7 Different Ways to Say “Please” in Italian

In Italian, there are a number of different ways you can translate the word “please” depending on what you are asking, who you are addressing and the level of formality the situation requires. Expressions range from the semi-casual to the very formal, while others still are mostly reserved for writing.

Below you can find the seven most common you’ll encounter when learning and interacting in Italian!


1. Per favore

Per favore is the phrase all learners of Italian come across within days of starting their first lessons. Literally translating as for favour, it can be considered the default way of saying please in Italian and works just fine in the vast majority of situations except formal written notices.

Puoi chiudere la finestra, per favore? Comincia a fare un po’ freddo.

Can you close the window, please? It’s starting to get a bit cold.


2. Per piacere

Per piacere is an extremely close synonym of per favore, although you may not learn it in class until you’re past the beginner’s stage. It literally translates as for favour/courtesy. Just like per favore, this phrase is acceptable in most situations.

Per piacere, non fate troppo rumore. Sono appena riuscito a far addormentare il bimbo.

Please, don’t make too much noise. I’ve just managed to put the baby to sleep.


Per favore! = Please!

3. Per cortesia

If you want to raise the level of formality a notch, try using the phrase per cortesia (lit: for courtesy) instead of per favore/piacere. Using this phrase will make you sound more polite and respectful when talking to strangers, older people, shopkeepers or waiters.

Per cortesia, potrebbe portarmi il conto?

Could you bring me the bill, please?


4. Ti prego / La prego / Vi prego

Prego is the first person of the verb pregare (to ask, pray, beg). The informal expression ti prego means I ask you but it can also be translated as please. You can use it with friends, children and family members. Italians also use it to beg someone to do something.

Ti prego, finisci la cena. È quasi ora di andare a letto.

Please, finish your dinner. It’s almost time to go to bed.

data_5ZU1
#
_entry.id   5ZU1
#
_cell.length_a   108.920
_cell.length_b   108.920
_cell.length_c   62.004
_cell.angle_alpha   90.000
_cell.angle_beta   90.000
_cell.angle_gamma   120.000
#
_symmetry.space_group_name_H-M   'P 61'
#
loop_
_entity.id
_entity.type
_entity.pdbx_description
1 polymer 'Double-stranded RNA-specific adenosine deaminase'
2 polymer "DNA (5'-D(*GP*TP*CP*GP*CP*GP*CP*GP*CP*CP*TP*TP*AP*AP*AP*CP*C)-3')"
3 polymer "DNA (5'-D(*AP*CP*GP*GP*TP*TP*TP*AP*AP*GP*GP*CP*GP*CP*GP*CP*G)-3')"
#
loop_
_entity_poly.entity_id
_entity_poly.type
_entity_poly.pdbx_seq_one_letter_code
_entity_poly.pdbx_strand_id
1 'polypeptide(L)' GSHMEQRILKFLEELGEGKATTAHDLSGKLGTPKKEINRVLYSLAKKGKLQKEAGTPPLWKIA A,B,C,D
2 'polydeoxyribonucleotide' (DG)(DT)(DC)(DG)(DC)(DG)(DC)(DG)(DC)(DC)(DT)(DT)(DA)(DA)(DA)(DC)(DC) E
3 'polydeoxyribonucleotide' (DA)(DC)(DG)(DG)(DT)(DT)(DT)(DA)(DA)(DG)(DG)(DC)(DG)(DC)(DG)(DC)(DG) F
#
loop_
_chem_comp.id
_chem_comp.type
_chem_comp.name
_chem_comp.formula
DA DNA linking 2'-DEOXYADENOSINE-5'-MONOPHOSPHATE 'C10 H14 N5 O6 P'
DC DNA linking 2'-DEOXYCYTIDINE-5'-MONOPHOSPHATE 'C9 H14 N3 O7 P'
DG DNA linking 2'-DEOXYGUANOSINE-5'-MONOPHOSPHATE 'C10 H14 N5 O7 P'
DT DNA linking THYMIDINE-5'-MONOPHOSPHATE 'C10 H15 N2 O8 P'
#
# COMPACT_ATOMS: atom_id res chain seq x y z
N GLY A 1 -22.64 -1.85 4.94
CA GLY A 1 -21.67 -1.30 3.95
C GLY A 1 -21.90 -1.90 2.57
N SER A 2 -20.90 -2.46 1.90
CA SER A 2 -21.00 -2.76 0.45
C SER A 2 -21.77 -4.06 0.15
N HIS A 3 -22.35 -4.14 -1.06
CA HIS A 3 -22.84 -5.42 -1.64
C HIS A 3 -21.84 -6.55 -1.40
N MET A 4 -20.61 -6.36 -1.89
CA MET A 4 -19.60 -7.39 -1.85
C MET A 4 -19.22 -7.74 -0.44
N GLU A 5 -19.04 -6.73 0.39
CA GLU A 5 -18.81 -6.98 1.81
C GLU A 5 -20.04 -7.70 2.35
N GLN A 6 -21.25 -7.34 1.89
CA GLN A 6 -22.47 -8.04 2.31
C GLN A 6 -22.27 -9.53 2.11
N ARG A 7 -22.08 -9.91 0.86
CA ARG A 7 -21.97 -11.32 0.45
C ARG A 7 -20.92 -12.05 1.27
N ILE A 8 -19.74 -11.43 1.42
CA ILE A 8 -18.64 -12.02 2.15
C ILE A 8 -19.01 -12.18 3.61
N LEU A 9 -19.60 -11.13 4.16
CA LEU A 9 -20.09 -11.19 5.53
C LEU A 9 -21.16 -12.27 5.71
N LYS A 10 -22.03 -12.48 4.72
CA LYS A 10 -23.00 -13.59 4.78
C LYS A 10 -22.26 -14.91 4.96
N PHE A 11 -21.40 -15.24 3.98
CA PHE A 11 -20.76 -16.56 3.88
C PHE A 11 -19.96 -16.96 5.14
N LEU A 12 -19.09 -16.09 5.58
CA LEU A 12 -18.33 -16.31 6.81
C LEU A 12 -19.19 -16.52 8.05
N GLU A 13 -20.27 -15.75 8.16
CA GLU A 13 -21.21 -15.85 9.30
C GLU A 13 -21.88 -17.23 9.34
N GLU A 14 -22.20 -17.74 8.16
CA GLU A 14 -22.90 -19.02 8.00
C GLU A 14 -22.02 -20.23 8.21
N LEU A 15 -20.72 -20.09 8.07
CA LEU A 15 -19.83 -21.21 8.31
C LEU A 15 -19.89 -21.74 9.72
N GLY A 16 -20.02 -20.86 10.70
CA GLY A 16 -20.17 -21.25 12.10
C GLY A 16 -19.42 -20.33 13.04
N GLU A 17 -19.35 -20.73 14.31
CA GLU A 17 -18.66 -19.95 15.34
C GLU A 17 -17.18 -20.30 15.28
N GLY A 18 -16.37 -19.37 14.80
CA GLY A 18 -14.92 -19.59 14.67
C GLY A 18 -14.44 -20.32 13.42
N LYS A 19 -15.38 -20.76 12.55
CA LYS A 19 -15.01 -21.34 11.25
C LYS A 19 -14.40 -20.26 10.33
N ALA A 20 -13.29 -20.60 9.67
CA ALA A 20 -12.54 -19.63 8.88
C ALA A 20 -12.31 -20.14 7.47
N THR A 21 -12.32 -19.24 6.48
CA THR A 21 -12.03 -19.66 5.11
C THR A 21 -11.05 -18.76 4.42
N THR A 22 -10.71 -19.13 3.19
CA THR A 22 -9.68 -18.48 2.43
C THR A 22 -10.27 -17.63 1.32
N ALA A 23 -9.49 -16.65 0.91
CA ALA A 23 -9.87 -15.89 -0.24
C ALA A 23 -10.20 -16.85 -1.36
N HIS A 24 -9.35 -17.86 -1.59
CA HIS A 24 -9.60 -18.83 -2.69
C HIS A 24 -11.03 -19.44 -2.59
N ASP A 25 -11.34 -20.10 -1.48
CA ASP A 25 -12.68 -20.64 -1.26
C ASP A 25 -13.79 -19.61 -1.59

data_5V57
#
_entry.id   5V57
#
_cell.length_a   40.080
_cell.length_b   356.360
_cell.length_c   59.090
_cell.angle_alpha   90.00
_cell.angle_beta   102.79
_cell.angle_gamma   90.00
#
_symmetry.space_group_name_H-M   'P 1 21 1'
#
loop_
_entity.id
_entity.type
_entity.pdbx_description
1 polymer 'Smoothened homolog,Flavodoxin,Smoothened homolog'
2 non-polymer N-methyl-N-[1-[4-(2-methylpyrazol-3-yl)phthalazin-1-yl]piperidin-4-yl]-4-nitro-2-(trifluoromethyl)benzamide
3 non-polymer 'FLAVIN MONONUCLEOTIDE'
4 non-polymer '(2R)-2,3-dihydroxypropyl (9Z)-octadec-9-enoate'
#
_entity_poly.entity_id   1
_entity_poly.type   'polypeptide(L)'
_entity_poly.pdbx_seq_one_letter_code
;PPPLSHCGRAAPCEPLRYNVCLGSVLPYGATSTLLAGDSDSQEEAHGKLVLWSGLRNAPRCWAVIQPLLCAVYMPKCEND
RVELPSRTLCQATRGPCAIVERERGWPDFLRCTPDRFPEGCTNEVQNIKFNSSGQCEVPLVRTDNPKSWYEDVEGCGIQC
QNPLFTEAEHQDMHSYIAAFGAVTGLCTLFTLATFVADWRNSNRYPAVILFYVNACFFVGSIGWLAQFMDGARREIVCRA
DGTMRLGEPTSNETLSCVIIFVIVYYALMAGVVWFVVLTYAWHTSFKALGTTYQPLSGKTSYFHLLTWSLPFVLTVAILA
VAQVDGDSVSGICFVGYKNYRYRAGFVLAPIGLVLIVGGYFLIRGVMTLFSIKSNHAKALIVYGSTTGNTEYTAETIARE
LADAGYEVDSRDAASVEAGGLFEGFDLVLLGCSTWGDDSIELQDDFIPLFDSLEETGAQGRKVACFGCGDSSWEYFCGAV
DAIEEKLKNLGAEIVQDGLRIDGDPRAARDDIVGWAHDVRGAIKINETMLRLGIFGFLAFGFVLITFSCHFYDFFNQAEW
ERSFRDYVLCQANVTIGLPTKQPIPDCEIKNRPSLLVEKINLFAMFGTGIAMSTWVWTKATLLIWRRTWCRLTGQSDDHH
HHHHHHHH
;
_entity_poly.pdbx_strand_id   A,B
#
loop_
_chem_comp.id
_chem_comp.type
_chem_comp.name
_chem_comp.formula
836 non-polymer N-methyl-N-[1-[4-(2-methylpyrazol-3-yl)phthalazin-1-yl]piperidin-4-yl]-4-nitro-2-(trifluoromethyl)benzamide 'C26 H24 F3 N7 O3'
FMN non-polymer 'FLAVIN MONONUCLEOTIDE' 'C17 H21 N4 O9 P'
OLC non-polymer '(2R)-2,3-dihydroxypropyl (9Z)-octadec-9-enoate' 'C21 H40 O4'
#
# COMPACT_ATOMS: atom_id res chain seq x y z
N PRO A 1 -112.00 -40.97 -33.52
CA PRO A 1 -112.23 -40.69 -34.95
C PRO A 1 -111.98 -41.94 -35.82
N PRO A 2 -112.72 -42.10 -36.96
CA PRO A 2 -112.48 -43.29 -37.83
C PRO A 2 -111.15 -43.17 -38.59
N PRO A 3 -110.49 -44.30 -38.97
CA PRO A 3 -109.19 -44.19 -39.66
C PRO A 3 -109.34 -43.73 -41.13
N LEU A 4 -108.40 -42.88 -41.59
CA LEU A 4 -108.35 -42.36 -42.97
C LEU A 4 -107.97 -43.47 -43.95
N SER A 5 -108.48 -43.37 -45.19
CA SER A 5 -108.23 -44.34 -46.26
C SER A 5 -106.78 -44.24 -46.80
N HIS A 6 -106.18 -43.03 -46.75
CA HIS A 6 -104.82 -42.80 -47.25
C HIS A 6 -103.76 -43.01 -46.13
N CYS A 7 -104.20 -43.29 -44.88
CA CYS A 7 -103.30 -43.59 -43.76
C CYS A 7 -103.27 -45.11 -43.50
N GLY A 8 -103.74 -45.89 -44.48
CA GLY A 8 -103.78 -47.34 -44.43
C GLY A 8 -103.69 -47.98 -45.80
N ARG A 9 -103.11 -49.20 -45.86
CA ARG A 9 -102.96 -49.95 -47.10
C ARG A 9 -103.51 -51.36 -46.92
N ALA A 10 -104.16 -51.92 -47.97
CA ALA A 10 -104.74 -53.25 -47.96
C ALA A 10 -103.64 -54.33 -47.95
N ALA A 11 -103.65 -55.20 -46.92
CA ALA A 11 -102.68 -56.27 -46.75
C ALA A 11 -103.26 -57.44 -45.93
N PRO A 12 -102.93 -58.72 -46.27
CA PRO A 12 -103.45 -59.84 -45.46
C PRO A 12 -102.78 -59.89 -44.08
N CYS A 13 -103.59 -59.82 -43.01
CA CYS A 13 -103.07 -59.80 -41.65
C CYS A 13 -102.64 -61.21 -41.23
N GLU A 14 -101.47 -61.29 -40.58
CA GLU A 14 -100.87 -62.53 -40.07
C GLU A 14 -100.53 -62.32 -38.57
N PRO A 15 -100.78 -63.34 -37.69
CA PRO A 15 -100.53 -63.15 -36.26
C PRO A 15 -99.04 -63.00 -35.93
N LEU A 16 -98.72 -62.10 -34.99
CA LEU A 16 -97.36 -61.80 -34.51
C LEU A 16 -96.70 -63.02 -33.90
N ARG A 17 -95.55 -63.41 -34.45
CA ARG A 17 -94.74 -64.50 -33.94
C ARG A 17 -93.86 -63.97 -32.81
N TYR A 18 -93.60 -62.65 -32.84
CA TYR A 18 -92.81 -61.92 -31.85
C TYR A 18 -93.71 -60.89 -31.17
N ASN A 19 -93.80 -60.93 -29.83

La prego is the formal version of ti prego, and should be used when talking to strangers, older adults or those with a higher status such as your boss, whereas vi prego is used when addressing more than one person.

Attractive businesswoman showing the direction to her driver.

5. Si prega di…

Si prega is the impersonal third person form of pregare, the same verb we saw in the section four. The expression si prega di… is used for very polite requests that aren’t directed towards specific individuals or groups but rather the public in general. For this reason, it appears far more often on signs and noticeboards than in speech.

Si prega di togliersi le scarpe prima di entrare.

Please take off your shoes before entering.


6. Cortesemente

Cortesemente means courteously or kindly but in some contexts, please is also a suitable translation. It is normally used in written communication or very formal spoken situations. Note that it can be combined with phrases such as si prega and La prego for extra emphasis.

Mi può cortesemente comunicare i tempi per la spedizione?

Could you please inform me of the shipping times?

Just sign over there please

7. Gentilmente

Gentilmente is very similar in meaning to cortesemente, also appearing frequently in written correspondences or formal speech.

Potrebbe gentilmente confermarmi la sua disponibilità per domani?

Could you please confirm your availability for tomorrow?


Leave a Comment